76ers point guard Markelle Fultz will be sidelined for the next three to six weeks, according to Stadium NBA Insider Shams Charania. Fultz was diagnosed with thoracic outlet syndrome and will rehabilitate the injury before returning to the court.
According to The Mayo Clinic, thoracic outlet syndrome is a group of disorders that occur when blood vessels or nerves in the space between someone’s collarbone and first rib (thoracic outlet) are compressed. Sources in the medical industry told Stadium that because Fultz has neurogenic TOS, a doctor believes his nerves are negatively affected when he raises his arms. Neurogenic TOS accounts for more than 95 percent of cases of thoracic outlet syndrome.
Sources said the condition results in “consistent numbness” in a person’s arms. This partially explains Fultz’s odd motion when shooting free throws.
Ladies and gentlemen, Markelle Fultz just pump-faked a free throw.? pic.twitter.com/ovi8lLhWiA
— The League Tribune™ (@LeagueTribune) November 13, 2018
It even reached a point where Fultz changed his free-throw shooting routine. This is why league sources believe there is also a mental aspect at play in Fultz’s struggles, according to Charania.
Jae Crowder trolling Fultz’s new free throw routine. ? pic.twitter.com/Nwqs93Xwe7
— House of Highlights (@HoHighlights) November 17, 2018
When he came into the NBA as the first overall pick, Fultz was an outstanding shooter. He hit 41.3 percent of his 3-pointers at Washington and converted 47.6 percent of his total shots. Fultz wasn’t great from the free-throw line with a 64.9 percent success rate, but he didn’t appear to have any physical limitations.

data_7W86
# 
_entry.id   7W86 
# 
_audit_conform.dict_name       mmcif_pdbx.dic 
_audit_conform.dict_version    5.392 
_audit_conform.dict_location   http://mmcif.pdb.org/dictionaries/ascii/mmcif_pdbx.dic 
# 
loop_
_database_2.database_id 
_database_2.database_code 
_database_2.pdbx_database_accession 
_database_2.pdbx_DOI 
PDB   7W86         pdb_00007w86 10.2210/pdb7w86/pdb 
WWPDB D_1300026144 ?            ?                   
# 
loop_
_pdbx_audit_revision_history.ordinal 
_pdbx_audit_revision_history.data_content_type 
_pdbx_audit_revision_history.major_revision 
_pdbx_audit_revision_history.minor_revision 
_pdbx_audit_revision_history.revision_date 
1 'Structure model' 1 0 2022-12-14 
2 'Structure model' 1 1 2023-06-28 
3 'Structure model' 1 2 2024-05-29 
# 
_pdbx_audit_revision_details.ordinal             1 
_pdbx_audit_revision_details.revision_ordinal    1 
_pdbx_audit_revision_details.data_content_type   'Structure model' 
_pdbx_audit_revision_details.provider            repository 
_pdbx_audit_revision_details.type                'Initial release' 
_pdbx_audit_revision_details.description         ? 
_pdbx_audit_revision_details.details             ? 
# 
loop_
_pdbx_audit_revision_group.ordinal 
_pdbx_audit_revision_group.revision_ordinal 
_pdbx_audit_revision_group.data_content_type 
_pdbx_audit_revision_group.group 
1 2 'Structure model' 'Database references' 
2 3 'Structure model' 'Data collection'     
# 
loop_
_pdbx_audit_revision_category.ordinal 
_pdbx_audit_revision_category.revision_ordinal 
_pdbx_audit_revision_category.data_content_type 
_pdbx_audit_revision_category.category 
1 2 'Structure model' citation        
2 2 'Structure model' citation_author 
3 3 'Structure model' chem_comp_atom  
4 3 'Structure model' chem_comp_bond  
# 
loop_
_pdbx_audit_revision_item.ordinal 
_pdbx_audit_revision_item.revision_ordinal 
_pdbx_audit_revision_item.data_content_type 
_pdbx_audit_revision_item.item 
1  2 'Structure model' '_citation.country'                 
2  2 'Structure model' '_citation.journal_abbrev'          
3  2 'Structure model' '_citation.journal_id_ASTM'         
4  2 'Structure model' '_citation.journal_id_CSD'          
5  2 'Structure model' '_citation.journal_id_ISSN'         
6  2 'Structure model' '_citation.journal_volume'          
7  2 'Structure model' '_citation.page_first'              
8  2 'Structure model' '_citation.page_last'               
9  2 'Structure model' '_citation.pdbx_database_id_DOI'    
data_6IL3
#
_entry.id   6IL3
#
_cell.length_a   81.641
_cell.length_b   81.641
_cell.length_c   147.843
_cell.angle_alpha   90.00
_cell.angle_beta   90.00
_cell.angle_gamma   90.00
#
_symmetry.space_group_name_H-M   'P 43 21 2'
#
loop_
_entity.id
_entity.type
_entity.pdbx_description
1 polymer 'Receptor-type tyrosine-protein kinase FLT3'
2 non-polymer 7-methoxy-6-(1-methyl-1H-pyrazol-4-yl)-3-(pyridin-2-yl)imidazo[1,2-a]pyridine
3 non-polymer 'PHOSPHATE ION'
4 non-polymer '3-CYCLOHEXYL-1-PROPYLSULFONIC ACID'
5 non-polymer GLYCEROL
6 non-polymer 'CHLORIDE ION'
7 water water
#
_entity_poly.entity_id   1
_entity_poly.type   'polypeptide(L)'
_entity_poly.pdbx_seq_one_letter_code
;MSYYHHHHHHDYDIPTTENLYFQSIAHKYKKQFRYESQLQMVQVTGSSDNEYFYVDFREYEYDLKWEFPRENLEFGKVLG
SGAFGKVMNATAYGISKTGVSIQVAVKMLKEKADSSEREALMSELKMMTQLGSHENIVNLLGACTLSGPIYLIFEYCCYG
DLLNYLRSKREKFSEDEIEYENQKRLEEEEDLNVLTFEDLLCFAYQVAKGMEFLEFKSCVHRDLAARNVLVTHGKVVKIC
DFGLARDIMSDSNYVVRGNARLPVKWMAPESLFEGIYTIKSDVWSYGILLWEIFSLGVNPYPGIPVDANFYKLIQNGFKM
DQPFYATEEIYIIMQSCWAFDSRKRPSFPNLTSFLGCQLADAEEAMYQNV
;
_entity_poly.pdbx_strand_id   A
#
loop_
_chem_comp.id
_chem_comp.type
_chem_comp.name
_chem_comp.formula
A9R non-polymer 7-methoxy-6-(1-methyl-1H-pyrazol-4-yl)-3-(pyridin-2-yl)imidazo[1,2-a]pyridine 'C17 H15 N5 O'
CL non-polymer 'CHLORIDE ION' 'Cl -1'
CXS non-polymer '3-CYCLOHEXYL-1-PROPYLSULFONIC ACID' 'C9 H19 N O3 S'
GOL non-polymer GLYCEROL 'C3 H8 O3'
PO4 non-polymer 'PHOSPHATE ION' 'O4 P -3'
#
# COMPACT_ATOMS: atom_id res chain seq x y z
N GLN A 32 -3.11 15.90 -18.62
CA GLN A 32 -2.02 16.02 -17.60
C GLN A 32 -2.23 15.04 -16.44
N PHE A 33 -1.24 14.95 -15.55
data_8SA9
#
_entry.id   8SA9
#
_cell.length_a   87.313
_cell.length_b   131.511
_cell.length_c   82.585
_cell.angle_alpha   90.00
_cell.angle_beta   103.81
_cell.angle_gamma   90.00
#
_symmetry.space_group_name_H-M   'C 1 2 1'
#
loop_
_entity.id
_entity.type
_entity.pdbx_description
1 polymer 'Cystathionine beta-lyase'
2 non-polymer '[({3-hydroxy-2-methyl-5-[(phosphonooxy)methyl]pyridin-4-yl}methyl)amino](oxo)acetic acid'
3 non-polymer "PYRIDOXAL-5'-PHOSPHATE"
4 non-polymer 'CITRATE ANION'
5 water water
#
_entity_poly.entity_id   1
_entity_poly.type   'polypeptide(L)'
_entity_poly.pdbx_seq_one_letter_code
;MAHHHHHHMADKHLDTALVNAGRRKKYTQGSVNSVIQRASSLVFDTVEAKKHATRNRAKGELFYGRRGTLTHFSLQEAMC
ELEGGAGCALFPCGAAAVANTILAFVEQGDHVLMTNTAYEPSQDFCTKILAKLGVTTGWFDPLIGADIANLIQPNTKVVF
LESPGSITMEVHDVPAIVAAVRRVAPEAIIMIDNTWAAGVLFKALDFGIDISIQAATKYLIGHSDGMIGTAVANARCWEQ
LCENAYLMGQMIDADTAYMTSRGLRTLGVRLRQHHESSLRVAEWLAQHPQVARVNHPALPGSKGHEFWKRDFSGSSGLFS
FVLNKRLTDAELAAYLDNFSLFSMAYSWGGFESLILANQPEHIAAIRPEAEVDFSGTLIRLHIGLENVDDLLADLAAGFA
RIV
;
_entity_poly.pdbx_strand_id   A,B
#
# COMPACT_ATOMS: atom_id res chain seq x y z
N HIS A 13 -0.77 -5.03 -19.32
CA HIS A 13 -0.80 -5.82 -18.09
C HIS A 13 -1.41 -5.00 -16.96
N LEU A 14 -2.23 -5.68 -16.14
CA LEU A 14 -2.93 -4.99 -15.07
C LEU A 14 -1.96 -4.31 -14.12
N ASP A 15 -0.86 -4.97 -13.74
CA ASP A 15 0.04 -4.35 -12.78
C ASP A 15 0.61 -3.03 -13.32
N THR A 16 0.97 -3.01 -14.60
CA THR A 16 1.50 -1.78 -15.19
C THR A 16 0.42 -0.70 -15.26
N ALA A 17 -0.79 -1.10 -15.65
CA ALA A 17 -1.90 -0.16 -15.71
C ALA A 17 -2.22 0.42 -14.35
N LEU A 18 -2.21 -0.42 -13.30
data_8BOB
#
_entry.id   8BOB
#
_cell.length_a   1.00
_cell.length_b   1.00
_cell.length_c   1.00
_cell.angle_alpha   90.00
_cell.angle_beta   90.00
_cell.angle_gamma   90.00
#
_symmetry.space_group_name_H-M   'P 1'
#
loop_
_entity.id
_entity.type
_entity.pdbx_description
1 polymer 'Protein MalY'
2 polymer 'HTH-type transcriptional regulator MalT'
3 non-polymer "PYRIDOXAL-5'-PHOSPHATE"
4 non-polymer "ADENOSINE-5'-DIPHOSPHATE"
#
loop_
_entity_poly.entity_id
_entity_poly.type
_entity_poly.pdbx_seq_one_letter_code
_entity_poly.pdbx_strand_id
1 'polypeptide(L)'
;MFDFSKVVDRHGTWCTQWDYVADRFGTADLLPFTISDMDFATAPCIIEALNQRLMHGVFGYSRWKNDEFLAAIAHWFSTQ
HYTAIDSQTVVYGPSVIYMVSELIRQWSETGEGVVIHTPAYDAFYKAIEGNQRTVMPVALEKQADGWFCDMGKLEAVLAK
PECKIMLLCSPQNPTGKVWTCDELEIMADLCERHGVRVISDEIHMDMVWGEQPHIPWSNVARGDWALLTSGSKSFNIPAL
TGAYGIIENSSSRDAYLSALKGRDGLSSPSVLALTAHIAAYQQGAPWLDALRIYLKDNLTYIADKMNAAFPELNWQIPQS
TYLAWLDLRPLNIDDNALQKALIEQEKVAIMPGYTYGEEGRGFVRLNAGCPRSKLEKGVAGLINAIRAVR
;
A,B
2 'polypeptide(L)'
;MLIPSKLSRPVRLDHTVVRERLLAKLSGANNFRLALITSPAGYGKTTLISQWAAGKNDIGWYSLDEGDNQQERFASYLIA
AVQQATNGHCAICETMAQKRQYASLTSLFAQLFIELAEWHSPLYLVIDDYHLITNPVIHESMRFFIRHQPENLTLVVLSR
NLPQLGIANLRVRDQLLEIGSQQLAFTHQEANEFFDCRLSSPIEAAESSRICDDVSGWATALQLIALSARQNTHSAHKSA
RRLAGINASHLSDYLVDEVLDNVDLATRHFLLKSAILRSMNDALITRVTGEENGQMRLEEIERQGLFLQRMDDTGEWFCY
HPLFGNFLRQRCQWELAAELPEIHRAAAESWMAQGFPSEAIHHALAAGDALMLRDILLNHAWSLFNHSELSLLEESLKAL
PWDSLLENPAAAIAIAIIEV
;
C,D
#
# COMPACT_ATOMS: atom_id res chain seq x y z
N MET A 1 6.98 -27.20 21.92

The 76ers traded for the top pick in the 2017 NBA Draft to take Fultz in an attempt to form a budding star trio with Joel Embiid and Ben Simmons. He played in just 14 games during his rookie season due to a shoulder injury. In an exclusive interview with Stadium’s Jeff Goodman, Fultz said none of his issues during his rookie season were mental, but he did admit to modifying his shot during the offseason and into the season.
As Fultz continued to struggle on the court, Philadelphia eventually shipped off two members of its young core to acquire All-Star Jimmy Butler. The questions were no longer about whether Fultz could be a third star; they now centered on whether he could be an effective player in the NBA.
Fultz reportedly consulted 15 specialists to get a diagnosis on his condition over the last year, according to Charania. Sources in the medical industry tell Stadium that the high number of visits could be for several reasons. If Fultz’s condition is fairly mild, this would require more doctors to examine him to get a proper diagnosis. It could also be to see if there is another issue causing the nerve compression. There are several ways to manage the condition, including surgery.
The question now is whether Fultz will ever return to his old form. He was a one-man army at Washington, putting up 23.2 points, 5.9 assists and 5.7 rebounds per game. If Fultz returned to his old self in the NBA, he would be able to space the floor for the 76ers and effectively lead Philly’s second unit. Fultz would also create balance in the backcourt when playing with Simmons, given the latter’s disinterest in taking jump shots.
As for whether or not we’ll ever see that Fultz, Philadelphia can only hope and wait.